Skip to comments.Thomas Kinkade - "Painter of Light" - Dies
Posted on 04/06/2012 10:33:54 PM PDT by boatbums
California artist Thomas Kinkade, whose brushwork paintings of idyllic landscapes, cottages and churches were big sellers for dealers across the country, died Friday, a family spokesman said.
Kinkade, 54, died at his home in Los Gatos in the San Francisco Bay Area of what appeared to be natural causes, David Satterfield said.
Kinkade's sentimental paintings, with their scenes of cottages, country gardens and churches in dewy morning light, were beloved by middlebrow America but reviled by the art establishment.
The paintings generally depict tranquil scenes with lush landscaping and streams running nearby. Many contain images from Bible passages.
Kinkade, a self-described devout Christian, claimed to be the nation's most collected living artist. His paintings and spin-off products were said to fetch some $100 million a year in sales, and to be in 10 million homes in the United States.
"I'm a warrior for light," he told the San Jose Mercury News in 2002, in reference to his technical skills but also the medieval practice of using light to symbolize the divine. "With whatever talent and resources I have, I'm trying to bring light to penetrate the darkness many people feel."
(Excerpt) Read more at news.yahoo.com ...
Thus said Fraiser Crane, while Niles leans against a wall gasping for breath! Yes I agree. I always hated that it was required that I love his work. Every christian family had one. “if Kincaid is good enough for Jesus, he is good enough for me!”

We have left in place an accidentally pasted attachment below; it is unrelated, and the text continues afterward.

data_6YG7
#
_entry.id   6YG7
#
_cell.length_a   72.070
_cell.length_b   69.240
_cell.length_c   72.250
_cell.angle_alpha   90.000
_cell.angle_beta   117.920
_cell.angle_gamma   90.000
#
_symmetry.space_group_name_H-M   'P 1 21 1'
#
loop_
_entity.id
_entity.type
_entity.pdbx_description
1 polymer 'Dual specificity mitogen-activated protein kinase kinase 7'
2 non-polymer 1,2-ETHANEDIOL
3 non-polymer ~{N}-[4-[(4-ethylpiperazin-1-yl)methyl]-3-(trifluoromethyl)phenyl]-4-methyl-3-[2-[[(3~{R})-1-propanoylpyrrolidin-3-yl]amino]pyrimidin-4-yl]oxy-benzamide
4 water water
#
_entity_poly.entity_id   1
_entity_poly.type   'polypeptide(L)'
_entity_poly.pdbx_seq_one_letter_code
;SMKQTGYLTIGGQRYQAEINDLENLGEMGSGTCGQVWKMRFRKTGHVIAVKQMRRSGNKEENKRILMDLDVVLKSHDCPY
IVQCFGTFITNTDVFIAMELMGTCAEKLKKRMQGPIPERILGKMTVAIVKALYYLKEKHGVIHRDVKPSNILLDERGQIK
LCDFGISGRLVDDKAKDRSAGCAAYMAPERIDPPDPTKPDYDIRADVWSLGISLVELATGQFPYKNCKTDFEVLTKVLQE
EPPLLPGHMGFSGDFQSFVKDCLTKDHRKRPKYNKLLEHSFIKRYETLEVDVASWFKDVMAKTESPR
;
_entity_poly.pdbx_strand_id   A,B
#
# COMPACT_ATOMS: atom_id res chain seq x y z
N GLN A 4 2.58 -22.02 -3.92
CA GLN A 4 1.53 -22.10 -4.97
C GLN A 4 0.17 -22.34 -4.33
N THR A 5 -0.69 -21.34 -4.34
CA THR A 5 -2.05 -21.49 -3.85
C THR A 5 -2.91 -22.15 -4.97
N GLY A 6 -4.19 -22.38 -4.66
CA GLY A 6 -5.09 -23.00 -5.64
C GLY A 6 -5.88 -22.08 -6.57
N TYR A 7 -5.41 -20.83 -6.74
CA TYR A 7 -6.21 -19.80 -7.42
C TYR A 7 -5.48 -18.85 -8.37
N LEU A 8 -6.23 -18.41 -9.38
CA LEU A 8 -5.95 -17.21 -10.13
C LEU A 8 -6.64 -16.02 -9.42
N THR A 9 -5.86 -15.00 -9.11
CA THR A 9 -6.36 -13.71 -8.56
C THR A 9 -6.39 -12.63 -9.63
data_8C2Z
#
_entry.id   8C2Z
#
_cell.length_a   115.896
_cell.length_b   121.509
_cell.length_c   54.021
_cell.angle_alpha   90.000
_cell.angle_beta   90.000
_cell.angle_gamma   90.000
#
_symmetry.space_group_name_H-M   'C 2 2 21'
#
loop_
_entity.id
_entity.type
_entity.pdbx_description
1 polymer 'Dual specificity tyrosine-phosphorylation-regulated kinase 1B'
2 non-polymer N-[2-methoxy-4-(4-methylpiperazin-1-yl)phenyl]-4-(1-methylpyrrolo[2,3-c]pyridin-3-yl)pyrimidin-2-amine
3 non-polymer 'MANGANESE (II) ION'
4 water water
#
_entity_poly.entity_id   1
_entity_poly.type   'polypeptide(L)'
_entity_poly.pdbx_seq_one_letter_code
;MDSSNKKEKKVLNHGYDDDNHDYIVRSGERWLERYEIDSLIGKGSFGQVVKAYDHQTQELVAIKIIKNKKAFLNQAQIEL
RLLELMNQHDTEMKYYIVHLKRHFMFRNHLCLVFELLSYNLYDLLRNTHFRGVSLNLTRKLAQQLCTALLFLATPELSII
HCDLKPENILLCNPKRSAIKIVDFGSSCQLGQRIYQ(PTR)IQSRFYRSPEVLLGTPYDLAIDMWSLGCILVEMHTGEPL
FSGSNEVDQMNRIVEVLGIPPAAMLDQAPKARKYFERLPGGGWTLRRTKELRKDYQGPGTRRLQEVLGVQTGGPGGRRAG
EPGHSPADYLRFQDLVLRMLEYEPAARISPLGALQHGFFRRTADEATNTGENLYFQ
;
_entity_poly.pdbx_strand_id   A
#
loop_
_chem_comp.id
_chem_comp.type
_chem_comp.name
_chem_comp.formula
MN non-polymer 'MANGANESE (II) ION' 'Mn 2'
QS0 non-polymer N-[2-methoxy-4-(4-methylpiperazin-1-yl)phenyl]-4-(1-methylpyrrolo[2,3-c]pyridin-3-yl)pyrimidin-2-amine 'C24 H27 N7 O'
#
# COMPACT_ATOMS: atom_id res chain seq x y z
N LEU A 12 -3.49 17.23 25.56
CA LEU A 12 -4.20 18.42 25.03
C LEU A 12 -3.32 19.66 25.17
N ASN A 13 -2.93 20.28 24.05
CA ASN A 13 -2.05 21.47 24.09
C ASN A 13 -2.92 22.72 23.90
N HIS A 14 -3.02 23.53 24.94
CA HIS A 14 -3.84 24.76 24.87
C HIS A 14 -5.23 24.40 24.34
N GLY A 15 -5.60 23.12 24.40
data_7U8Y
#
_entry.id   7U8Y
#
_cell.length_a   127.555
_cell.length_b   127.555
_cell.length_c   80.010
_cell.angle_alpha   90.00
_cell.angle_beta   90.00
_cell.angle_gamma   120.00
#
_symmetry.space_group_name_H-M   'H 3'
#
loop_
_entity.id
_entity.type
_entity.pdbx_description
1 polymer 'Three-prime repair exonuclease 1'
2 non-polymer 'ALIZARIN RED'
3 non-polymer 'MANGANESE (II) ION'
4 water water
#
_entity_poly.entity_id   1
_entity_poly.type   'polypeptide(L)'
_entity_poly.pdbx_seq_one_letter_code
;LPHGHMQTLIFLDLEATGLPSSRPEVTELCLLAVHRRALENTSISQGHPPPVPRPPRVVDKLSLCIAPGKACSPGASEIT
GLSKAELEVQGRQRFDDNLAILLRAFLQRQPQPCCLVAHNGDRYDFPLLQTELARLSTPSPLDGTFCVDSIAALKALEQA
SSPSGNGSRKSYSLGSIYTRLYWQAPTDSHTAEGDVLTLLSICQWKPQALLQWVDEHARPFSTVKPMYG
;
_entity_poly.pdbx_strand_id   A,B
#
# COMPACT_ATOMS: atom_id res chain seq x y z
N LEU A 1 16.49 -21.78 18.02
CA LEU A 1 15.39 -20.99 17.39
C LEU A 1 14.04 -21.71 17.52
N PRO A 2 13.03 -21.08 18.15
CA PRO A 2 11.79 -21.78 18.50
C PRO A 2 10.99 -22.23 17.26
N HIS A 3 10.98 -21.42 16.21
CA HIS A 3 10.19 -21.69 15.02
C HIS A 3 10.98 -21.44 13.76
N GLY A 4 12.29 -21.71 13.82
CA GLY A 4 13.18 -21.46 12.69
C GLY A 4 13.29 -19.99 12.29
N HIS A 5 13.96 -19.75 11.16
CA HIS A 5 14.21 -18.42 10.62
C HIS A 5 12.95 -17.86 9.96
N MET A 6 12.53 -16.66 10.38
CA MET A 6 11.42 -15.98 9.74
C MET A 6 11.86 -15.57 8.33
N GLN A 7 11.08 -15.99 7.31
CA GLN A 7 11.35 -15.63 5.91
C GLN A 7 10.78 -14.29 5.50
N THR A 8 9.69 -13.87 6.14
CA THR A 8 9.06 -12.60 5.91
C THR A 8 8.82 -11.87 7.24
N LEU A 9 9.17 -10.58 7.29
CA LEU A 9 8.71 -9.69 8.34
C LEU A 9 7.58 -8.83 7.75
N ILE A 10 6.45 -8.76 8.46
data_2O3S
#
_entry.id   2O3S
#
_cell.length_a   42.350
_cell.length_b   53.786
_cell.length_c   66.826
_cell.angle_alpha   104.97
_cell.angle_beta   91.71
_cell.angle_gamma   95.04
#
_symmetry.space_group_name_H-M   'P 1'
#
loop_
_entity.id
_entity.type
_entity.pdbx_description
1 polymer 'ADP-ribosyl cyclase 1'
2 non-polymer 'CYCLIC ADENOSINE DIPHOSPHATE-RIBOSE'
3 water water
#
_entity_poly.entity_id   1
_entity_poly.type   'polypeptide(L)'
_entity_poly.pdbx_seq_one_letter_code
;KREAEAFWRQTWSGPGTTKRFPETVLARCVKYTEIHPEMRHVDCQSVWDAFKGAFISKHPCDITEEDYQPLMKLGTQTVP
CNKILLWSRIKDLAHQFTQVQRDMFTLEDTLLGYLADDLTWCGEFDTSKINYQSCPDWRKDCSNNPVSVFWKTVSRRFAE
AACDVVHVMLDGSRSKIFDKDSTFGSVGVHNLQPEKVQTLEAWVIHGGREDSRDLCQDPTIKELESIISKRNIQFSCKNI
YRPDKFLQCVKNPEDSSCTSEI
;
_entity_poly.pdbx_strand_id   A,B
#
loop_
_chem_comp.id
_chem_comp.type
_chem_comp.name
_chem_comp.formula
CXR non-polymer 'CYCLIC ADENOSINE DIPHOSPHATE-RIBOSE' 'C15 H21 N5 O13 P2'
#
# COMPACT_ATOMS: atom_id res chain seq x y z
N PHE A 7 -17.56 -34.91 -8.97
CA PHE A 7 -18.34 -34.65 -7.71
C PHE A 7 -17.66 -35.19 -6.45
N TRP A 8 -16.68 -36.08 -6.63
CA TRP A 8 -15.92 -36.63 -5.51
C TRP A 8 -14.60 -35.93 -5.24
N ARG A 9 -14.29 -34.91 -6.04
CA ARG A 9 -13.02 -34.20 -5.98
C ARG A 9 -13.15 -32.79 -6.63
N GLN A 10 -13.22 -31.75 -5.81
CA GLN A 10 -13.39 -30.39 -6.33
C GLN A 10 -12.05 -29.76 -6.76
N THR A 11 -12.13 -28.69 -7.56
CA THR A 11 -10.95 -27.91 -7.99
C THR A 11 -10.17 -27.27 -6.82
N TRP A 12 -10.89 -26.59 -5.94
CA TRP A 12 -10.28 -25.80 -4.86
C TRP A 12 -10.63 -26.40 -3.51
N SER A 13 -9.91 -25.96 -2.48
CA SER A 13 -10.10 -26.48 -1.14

People collect poster art, some of which commands a pretty hefty premium. Nothing wrong with that. I suspect a lot of the hostility to Kinkade stems from the fact that he was so openly commercial, and made money.
I dunno. I like NASCAR, bluegrass music, grilling a big ol' T-bone over charcoal, and driving ATV's all round my mountain property.
But I have Lautrec and Magritte prints on my office and living room wall, and yeah, I'd be embarrassed to put a Kinkade up next to them.
It's almost like taste is a personal thing or sumpin....
Thanks, a couple of his better ones.
Whoops. Thanks tanknetter, “Cape Neddick” looked uncharacteristic of Kincade’s, I just didn’t read carefully.
This one’s big. Look at the sticker the woman is wearing.
If people haven’t been able to see a Kinkade original, please see if you can. Yes, many of us have prints or other sundries, but the real McCoys really are something to see. There’s an archive in Monterey.
So your spiritual gift is to dash the good thoughts of others... bully for you my friend, bully for you... impetuousness is not a spiritual gift.
Actually, the only GOOD thing comes from above - and that always points to the sufficiency of Christ Jesus and to the need of man for repentance for man's works. To say that God NEEDS a man in heaven for whatever reason is to undermine the holiness and sovereignty of God. It may seem to you that it is "dashing" the good thoughts of someone, but if those those are dashing the character of God then they are not "good" thought. Oh, they might be pleasant ones to people's ear, but not to God.
Actually, topping my spiritual gifts are discernment and the speaking out of God's truth. Not popular ones by any means to those who cling to man-centered and not God-centered ideas - which is always our nature to want to do until He brings us into repentance. Why do you think that is impetuous? Why the name calling?
My daughter - both a very strong Christian and an accomplished art teacher told me pretty much the same thing years ago.
Personally, I think his art mimicks pantheism and New Age more than Christianity.